Friday, January 7, 2011
A Portrait of James Halls and Family
Just prior to Christmas I was contacted by an individual who had a picture of James Halls and family (from the Exeter, Ontario area). I was very surprised to say the least. The name of the person was not any that I had connected with the Halls family, though I had seen it in relation to Devon. It was a beautiful photo, a formal studio portrait taken at Senior's in Exeter, about 1890 judging by the ages and style of dress. Sadly not every name can be associated with a face, but now I have a picture, so it is only a matter of time. It is the first group picture I have of that generation.
It was, all in all, a wonderful Christmas present.
The picture itself got me looking at the details in the picture, and what struck me most were the hands of Mary Ann and James.
James' hands are quite obviously arthritic, no doubt from a lifetime of working with stone and brick and mortar, farming and farm equipment, in all types of weather. His knees also look odd. I recognize the drape of his pants over his knees from the way my father's knees looked covered by the drape of his pants. James knees are terribly arthritic and swollen just like my father.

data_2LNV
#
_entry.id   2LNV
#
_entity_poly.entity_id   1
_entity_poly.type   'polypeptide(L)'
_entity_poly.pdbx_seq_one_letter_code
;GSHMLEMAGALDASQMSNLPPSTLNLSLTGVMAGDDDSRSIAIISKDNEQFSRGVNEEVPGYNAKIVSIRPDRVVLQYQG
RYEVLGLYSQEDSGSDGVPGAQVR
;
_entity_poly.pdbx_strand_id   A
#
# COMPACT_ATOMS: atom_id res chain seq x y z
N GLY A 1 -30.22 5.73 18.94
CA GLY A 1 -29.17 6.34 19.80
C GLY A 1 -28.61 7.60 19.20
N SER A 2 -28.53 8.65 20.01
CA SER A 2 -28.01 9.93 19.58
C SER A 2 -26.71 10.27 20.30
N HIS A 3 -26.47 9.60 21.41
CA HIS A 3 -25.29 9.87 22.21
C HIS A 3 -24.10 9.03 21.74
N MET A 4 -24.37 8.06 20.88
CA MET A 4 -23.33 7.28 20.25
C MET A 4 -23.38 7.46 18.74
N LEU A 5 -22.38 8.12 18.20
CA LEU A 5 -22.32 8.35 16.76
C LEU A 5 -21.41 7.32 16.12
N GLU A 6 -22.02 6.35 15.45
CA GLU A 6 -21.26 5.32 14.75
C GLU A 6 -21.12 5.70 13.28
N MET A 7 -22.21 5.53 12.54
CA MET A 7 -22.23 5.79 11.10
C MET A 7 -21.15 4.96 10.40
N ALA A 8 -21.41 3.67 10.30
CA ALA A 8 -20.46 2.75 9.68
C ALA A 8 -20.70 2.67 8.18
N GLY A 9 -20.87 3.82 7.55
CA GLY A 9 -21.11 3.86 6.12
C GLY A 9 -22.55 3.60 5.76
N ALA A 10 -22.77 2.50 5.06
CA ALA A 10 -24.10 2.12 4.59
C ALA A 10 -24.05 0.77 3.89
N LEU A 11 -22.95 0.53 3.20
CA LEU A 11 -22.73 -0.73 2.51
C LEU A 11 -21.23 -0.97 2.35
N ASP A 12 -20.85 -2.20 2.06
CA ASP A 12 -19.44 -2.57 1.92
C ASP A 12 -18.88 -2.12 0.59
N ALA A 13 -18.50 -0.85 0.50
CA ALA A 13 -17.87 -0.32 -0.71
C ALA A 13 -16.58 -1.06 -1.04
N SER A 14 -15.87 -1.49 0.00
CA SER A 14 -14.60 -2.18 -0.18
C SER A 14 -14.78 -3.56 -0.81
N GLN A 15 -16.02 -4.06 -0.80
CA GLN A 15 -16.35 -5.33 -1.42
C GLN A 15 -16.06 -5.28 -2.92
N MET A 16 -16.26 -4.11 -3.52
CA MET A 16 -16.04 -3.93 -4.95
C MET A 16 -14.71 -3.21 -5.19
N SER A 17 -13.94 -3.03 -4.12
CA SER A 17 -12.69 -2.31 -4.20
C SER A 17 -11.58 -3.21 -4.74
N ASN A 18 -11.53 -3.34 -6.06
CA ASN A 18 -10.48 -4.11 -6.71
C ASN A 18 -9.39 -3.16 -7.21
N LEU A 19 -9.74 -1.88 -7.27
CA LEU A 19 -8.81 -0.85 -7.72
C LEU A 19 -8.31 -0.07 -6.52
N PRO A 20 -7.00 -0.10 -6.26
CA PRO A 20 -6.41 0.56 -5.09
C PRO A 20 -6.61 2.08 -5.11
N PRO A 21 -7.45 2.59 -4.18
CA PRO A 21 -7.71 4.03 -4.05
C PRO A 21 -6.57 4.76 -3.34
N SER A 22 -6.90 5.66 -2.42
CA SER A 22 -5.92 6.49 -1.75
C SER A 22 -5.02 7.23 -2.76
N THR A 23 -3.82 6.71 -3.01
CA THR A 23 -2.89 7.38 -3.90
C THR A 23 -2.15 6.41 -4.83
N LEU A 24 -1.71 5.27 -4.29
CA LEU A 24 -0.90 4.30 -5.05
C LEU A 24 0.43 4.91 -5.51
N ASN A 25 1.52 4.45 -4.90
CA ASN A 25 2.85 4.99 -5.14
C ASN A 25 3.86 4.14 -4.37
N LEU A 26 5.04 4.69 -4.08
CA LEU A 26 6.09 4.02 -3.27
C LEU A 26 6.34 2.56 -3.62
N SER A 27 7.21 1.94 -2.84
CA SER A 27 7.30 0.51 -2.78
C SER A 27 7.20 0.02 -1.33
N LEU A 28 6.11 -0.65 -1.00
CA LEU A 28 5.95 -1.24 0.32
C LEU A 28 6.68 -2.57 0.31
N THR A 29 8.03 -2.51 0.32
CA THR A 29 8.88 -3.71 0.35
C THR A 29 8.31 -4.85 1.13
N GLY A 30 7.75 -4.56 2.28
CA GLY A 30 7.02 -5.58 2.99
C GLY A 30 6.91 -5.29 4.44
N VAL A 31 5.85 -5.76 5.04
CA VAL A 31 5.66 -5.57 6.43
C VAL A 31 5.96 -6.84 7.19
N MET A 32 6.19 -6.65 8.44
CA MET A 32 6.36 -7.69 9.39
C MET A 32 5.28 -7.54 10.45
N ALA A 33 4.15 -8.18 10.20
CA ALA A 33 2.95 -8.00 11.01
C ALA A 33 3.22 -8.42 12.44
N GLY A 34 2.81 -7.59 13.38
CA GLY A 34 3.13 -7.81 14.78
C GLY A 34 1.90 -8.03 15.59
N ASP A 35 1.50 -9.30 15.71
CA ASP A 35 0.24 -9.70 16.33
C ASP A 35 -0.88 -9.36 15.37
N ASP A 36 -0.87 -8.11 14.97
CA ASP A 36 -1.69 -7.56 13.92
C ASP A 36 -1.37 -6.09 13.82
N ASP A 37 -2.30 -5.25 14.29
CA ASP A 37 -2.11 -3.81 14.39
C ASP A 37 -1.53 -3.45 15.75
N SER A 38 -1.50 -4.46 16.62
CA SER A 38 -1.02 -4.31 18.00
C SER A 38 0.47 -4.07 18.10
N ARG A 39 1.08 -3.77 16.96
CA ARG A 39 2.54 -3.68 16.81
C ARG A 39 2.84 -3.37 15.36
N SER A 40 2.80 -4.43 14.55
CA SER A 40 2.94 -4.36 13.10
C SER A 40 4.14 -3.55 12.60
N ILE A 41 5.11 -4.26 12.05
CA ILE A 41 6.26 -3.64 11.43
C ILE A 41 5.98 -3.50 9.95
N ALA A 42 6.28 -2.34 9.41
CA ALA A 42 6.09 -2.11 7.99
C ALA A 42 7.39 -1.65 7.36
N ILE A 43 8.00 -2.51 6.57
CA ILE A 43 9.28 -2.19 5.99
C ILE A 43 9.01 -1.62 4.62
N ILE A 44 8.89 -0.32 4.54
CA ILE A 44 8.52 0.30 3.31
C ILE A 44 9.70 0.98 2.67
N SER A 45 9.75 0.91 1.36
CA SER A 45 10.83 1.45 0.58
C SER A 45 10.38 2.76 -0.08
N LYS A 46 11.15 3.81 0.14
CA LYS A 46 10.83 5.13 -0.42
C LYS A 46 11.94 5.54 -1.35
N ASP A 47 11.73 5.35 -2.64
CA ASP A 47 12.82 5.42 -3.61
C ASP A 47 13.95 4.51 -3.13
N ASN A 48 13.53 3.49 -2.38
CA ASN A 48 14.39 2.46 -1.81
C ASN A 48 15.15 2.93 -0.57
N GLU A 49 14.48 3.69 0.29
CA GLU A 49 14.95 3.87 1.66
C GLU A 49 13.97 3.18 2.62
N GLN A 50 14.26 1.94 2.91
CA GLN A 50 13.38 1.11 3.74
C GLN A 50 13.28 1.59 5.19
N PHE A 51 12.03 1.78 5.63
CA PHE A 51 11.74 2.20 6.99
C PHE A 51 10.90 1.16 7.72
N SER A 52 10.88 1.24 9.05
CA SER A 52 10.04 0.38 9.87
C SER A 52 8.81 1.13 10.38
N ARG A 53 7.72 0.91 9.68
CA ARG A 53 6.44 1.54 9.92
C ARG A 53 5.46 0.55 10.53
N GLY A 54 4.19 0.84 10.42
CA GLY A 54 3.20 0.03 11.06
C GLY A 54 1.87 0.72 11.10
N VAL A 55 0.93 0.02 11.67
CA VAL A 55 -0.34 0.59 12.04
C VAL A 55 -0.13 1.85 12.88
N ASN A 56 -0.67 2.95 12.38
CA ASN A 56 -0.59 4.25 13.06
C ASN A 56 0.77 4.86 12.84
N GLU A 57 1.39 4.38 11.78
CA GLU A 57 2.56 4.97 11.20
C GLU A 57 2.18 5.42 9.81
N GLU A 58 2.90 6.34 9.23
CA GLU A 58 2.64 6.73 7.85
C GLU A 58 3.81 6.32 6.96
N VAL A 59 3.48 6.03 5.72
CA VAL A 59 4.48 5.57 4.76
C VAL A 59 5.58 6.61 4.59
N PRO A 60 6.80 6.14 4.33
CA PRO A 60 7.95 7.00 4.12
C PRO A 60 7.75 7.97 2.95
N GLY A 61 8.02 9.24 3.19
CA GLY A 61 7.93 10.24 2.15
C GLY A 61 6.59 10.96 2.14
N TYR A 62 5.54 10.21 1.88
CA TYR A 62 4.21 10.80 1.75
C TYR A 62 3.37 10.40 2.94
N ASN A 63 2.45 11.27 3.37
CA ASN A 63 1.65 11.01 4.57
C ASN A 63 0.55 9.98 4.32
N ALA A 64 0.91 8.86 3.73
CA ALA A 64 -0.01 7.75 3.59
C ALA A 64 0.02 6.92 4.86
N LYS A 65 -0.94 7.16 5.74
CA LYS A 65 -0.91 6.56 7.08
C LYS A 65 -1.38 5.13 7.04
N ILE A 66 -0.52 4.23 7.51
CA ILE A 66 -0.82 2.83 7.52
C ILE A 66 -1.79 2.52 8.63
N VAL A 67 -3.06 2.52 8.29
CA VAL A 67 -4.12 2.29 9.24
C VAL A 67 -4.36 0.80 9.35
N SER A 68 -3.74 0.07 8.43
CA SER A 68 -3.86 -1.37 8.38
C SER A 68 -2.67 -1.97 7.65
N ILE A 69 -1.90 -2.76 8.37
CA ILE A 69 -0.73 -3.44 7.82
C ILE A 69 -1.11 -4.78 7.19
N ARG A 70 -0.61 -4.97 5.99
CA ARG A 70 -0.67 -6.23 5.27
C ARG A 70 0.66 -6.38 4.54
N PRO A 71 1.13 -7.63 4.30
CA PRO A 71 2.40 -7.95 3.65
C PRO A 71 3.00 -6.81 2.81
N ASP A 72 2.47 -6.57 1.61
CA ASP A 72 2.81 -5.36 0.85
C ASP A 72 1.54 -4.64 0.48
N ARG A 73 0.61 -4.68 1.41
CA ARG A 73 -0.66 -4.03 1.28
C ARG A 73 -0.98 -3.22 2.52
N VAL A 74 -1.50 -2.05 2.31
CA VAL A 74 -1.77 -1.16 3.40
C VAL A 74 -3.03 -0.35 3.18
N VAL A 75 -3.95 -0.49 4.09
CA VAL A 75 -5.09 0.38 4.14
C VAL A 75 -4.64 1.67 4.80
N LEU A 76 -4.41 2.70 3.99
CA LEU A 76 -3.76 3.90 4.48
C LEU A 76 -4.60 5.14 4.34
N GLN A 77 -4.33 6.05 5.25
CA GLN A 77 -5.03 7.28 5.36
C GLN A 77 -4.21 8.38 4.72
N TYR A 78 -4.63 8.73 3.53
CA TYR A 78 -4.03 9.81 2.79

Mary Ann's hands are quite different. They don't appear arthritic, but the skin looks awful. It appears scabby or scaley. It looks terribly painful. When you look at Mary Ann's face she is terribly stern, almost as if she is gritting her teeth in pain. Admittedly her hair style is very severe too, but she looks not at all comfortable.
James looks very much the loved patriarch of the family. A full head of white hair, a full white beard, and with a daughter resting on his knee. He looks successful, comfortable, and content with his life. Obviously father and daughter are very close. I suspect that she is the youngest, Lillian (Lilly) Halls.
The rest of the family simply seems to be there, just in the picture. They seem content too, healthy, happy, and young. At least they seem that way as much as one can tell from a photo from a time when you needed to hold still for five to ten seconds.